K in Motion Travel Blog. Petty Theft and Pragmatism in Papua New Guinea. Kokoda Inititave Sign .K in Motion Travel Blog. Petty Theft and Pragmatism in Papua New Guinea Pipe Crossing

After our little adventure, we returned to the town. Robert left us there and we met back up with Ranger Muxsie. We had to walk a couple of kilometres uphill to get to the pickup point for the bus back to Port Moresby. Muxsie had decided to join us for the walk. While waiting for the bus, we all exchanged contact details. Muxsie said I should call him, so he could take care of me, if I’m ever back in the area.

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Petty Theft and Pragmatism in Papua New Guinea – Police and Black Market Supply Chains

Back in Port Moresby, the community elder had been unsuccessful in locating the boy or my phone, so we made our way to the police station to file a report. Then we waited. I was not holding out much hope by that point, as it had already been 2 days. That made it all the more surprising when the police contacted us the next day. They asked us to come into the station. Two of the three people involved in the black market supply chain were in custody!

My hosts had hilariously given them all nicknames; The Rasta, The Fatman and The Chinaman. Sounds like some kinda terrible detective show that I’d watch the hell out of! Anyways, The Rasta was still at large, but they believed him to be the one who took the phone from the thief. The Fatman was believed to be the middle man and the ‘Chinaman’, who was actually Filipino, was on the receiving end of the stolen goods.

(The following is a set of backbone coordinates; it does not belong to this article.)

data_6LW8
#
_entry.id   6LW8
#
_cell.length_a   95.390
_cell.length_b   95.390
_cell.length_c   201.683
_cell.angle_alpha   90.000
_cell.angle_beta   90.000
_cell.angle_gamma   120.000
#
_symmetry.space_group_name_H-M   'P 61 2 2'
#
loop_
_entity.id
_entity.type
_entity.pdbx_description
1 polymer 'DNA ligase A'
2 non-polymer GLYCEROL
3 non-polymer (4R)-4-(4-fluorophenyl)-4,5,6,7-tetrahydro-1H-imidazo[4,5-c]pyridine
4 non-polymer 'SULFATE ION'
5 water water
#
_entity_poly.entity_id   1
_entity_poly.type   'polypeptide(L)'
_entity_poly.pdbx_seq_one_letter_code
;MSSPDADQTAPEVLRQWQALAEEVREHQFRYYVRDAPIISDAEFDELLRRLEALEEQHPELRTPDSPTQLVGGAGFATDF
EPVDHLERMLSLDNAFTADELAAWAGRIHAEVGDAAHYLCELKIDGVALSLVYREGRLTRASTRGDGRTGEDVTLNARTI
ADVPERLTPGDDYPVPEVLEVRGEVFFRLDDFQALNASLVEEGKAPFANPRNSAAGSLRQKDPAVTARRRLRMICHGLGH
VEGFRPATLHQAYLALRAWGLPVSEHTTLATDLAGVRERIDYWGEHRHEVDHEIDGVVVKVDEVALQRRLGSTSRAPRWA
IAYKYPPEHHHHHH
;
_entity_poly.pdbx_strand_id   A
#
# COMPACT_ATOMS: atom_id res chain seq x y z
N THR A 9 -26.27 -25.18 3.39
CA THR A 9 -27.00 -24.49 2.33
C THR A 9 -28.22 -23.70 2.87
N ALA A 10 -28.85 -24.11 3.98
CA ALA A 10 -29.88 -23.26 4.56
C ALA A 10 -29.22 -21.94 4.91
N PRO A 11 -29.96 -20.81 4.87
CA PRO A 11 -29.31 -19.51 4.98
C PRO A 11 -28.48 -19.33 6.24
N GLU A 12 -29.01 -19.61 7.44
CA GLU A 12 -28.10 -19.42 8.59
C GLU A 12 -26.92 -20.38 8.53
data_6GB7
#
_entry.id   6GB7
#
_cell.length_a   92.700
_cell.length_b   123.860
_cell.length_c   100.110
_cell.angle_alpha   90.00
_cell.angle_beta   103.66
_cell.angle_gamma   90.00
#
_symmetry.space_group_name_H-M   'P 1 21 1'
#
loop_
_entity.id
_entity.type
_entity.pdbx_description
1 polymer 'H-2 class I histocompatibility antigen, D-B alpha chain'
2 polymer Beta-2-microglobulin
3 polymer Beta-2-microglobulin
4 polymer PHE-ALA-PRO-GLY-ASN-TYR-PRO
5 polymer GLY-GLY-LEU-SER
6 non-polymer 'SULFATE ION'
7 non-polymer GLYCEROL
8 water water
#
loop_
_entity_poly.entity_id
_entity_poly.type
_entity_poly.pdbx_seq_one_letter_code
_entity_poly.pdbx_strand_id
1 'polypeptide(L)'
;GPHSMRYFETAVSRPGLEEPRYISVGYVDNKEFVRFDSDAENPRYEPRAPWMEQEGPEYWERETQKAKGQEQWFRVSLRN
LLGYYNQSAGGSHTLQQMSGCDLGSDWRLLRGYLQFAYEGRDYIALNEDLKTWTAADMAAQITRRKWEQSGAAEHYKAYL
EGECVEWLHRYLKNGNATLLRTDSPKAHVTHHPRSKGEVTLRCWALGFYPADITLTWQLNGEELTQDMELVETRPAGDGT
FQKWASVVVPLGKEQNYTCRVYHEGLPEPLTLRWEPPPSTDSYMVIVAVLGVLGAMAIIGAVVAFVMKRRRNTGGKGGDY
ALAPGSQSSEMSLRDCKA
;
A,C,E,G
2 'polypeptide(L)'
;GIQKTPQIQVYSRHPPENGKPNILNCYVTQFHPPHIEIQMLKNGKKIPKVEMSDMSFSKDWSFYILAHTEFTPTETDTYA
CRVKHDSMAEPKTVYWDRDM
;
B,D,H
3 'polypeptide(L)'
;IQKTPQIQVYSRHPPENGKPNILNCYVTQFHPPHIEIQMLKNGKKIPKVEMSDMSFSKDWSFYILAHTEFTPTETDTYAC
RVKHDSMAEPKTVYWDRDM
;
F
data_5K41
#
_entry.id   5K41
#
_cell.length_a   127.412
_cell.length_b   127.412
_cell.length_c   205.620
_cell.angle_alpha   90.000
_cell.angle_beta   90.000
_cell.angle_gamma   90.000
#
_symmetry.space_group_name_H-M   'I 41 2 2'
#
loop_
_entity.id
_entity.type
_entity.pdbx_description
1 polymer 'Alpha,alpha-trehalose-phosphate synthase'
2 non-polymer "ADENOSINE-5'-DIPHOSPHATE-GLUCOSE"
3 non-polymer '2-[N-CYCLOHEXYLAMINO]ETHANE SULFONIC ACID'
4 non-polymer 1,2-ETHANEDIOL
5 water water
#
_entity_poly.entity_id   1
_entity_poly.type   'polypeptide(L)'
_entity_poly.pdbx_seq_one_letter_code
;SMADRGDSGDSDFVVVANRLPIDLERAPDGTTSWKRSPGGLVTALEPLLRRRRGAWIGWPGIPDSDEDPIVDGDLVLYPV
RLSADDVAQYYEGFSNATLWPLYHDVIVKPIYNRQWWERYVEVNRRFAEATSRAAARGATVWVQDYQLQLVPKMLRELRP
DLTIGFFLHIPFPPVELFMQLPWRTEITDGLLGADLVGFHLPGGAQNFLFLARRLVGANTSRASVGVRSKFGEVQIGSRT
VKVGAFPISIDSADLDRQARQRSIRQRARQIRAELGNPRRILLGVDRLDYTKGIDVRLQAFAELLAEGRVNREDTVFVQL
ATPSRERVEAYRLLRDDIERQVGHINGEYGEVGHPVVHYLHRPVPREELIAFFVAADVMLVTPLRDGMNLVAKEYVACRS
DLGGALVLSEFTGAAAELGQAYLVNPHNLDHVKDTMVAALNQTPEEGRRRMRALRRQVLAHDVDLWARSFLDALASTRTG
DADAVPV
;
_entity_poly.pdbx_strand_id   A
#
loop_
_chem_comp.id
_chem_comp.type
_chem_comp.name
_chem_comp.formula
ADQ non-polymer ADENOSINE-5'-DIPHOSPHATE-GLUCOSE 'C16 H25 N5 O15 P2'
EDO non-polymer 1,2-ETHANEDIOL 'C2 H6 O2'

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Arrests and Returns

The best part of this whole saga was that the police had retrieved my phone and returned it to me! That was way more than I’d ever hoped for. Unfortunately, the phone had been wiped and the memory/SIM cards were gone. This presented a whole other problem. By this point, I’d had no phone or internet to contact the outside world for 4 days. After entering a ‘dangerous’ country. I needed to get online to let people know I was okay. I also needed internet to reinitialise my phone. My host suggested that we could have dinner at a restaurant with WiFi.

K in Motion Travel Blog. Petty Theft and Pragmatism in Papua New Guinea. Uninitialised Phone

Luckily I had brought my laptop to the restaurant, so I was able to get online that way. The WiFi there required a web login instead of a direct network login. That meant I couldn’t connect my phone to reinitialise it. I must say that WiFi in Papua New Guinea turned out to be infinitely disappointing. I managed to get a few emails sent off, but would have to wait until the next country to have a working phone. Who needs an alarm to wake up for a flight anyway?

One Last Trip to the Police Station

The police contacted us again asking us to come to the station. When we got there, they informed us that they still hadn’t caught the thief. They wanted us to go to the community with them to talk to the family. The mother of the thief wanted to tell me herself that she was allowing the police to arrest her and keep her in custody to bring her son out of hiding. As she had limited mobility, this was a major thing for her to do. No one could convince her that she shouldn’t do it. The thief surrendered himself to the police shortly after.

Most of my trip was spent dealing with that one issue. Although it’s a crappy thing to have to deal with while travelling, the way that people came together to help a stranger tells me all I need to know about this country. Despite my ordeal, I’d highly recommend going there.